“Sieloff prefers housing prices to rise two to three times the inflation rate, not the current situation of five to 10 times. The CPI last year was .3 percent and this year is .9 percent, she said. ‘To me as an assessor it makes me a little nervous because of what happened last time. I like to see a 2 to 3 percent increase, a little above the CPI (Consumer Price Index),’ Sieloff said. ‘When I see a big, wide gap like that, I hope we have enough safety measures in place. Hopefully people aren’t buying properties they can’t afford.’”

The Des Moines Register in Iowa. “Des Moines’ housing market has enjoyed several years of uninterrupted growth. And that’s starting to make some real estate professionals anxious. Many in the industry say the housing market — which has seen record home prices and a feeding frenzy for entry-level homes in recent years — is poised to continue growing thanks to the city’s solid economy and booming population. But some are beginning to wonder how much longer the ride can last.”

“Internal data from Keller Williams, which has nearly 160,000 agents nationwide, shows coastal markets started slowing down around September 2016, said Erin Rundall, a Keller Williams agent. During the last housing crash, the Des Moines market slowed down about 18 months after coastal markets. Some agents are already starting to cut expenses like advertising and overhead in anticipation of a market slowdown, said Brian Wentz, CEO of Keller Williams Realty Greater Des Moines. Others are going back and reviewing practices that helped them stay afloat following the 2007 housing collapse.”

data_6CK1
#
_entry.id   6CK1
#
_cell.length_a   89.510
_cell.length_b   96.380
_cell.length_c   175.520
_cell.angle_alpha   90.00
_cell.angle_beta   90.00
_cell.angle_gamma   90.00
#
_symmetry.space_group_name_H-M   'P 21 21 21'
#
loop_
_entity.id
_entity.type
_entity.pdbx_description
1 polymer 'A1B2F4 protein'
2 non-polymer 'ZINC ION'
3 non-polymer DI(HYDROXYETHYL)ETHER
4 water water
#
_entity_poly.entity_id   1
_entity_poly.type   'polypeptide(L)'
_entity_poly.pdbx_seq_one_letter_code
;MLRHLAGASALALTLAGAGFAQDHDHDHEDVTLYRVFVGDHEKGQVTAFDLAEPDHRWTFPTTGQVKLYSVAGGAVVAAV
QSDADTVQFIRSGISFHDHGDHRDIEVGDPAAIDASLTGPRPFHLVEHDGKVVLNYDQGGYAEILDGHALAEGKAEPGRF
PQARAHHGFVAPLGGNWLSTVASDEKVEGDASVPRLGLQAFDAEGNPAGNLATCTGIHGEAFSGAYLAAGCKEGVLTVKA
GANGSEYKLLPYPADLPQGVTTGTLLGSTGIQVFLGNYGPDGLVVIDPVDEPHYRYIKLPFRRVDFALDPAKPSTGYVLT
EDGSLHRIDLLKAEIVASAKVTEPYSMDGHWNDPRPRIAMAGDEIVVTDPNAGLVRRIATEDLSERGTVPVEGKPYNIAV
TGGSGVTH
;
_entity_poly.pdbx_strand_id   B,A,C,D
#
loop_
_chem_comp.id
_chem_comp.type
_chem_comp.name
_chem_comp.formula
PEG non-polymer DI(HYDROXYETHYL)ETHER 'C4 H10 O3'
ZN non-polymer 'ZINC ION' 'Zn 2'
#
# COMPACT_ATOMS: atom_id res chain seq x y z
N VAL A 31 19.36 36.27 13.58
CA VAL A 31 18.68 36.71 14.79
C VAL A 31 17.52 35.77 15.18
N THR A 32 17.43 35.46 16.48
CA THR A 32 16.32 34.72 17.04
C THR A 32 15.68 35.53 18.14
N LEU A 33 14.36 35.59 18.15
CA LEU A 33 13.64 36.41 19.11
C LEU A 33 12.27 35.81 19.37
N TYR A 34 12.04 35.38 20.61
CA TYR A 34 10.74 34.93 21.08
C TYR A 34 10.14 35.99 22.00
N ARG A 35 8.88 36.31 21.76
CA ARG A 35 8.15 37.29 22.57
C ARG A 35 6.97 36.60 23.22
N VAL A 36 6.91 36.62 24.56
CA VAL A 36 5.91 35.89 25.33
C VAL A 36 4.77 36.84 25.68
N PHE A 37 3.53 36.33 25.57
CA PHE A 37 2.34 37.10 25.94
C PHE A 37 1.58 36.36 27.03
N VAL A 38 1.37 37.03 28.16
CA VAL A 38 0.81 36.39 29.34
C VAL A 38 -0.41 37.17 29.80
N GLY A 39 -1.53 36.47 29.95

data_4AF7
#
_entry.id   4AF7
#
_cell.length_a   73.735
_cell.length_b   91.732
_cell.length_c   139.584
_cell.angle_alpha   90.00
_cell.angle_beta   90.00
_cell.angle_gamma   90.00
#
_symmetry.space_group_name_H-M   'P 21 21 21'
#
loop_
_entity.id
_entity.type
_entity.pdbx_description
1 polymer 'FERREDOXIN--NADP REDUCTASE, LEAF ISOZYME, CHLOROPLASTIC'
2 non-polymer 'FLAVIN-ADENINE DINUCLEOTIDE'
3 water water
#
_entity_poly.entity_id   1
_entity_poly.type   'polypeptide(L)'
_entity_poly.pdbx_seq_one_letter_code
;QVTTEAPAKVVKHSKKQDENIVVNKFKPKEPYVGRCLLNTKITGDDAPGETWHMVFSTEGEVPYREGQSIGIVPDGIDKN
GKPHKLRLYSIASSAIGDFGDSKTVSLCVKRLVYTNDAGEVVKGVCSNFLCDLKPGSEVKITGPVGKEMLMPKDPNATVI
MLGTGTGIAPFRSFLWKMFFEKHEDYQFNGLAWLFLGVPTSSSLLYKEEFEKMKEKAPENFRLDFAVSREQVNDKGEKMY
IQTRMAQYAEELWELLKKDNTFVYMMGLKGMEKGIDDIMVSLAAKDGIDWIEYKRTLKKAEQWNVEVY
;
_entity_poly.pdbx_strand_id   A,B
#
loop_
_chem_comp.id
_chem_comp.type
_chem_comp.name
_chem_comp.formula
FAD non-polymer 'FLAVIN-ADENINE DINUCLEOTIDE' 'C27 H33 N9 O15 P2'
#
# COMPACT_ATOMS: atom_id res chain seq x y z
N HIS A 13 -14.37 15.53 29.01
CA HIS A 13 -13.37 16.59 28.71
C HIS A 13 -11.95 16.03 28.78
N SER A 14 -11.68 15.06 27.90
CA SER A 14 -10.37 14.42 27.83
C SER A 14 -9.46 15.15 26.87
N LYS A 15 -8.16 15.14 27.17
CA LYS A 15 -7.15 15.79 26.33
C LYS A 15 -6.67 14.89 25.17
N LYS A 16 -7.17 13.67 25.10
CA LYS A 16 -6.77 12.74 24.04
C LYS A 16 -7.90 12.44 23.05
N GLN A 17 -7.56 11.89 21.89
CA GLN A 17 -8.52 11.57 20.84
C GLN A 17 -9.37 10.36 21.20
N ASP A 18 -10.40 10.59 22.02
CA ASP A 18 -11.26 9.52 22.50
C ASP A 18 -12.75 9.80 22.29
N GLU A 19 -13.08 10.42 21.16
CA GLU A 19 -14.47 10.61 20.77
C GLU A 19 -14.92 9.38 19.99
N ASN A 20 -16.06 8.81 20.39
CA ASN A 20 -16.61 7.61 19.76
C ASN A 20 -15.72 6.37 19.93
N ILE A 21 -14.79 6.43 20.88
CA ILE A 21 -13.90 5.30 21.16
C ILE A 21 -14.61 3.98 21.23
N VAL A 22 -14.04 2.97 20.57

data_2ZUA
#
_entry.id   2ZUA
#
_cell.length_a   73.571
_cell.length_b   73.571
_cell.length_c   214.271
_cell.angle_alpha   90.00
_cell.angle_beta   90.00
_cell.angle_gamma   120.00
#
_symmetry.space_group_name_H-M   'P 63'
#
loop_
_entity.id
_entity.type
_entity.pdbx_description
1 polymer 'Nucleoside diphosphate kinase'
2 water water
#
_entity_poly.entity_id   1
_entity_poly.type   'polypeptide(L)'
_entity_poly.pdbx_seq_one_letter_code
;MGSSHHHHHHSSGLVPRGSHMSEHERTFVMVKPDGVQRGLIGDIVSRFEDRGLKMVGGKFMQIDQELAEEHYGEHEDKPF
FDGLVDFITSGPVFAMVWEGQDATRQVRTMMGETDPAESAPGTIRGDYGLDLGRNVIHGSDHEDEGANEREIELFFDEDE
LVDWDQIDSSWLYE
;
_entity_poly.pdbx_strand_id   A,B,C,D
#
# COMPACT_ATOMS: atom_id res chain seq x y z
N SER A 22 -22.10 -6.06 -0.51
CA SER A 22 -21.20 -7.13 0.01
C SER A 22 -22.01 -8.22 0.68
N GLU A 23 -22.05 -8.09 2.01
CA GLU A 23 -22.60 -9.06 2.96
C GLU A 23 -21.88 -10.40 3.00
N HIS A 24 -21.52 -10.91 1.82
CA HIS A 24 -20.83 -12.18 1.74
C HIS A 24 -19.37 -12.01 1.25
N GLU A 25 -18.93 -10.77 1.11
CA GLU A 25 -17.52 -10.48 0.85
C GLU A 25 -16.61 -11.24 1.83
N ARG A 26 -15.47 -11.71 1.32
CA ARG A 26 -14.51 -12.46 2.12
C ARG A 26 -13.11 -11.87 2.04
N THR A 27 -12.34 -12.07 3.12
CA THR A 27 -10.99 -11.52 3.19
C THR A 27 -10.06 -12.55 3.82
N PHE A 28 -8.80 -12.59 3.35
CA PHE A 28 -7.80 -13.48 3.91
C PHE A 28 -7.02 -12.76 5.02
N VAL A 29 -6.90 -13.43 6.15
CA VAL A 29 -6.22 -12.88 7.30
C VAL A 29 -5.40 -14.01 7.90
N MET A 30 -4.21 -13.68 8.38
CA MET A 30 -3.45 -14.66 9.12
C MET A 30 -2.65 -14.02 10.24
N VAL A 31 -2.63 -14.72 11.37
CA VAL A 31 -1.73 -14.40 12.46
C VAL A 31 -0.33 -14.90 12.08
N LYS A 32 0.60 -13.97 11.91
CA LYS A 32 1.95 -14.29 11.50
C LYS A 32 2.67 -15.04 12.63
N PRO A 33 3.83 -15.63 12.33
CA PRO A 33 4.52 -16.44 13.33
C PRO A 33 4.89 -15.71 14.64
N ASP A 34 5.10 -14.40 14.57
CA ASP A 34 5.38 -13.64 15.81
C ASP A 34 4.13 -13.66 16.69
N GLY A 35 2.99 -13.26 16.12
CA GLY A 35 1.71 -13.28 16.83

“‘There is no question that in our industry we have the sense we are in the eighth inning,’ said Wentz. ‘At some point the market will become overheated and pull back.’”

The San Mateo Daily Journal in California. “Redwood City officials will broaden their perspectives on the city’s future to its role in the region and position in the face of an uncertain national economic climate following a sobering report on the city’s economic indicators presented to the City Council. Economist Jon Haveman predicted the city may experience the slowing employment growth already documented in the state and region, which could have a delayed effect on sales and property taxes, the city’s two largest sources of revenue in the city’s 2015-16 fiscal year. Though Haveman noted the city’s home prices are high by regional standards, he said a decline in the last year may bring relief to Redwood City residents.”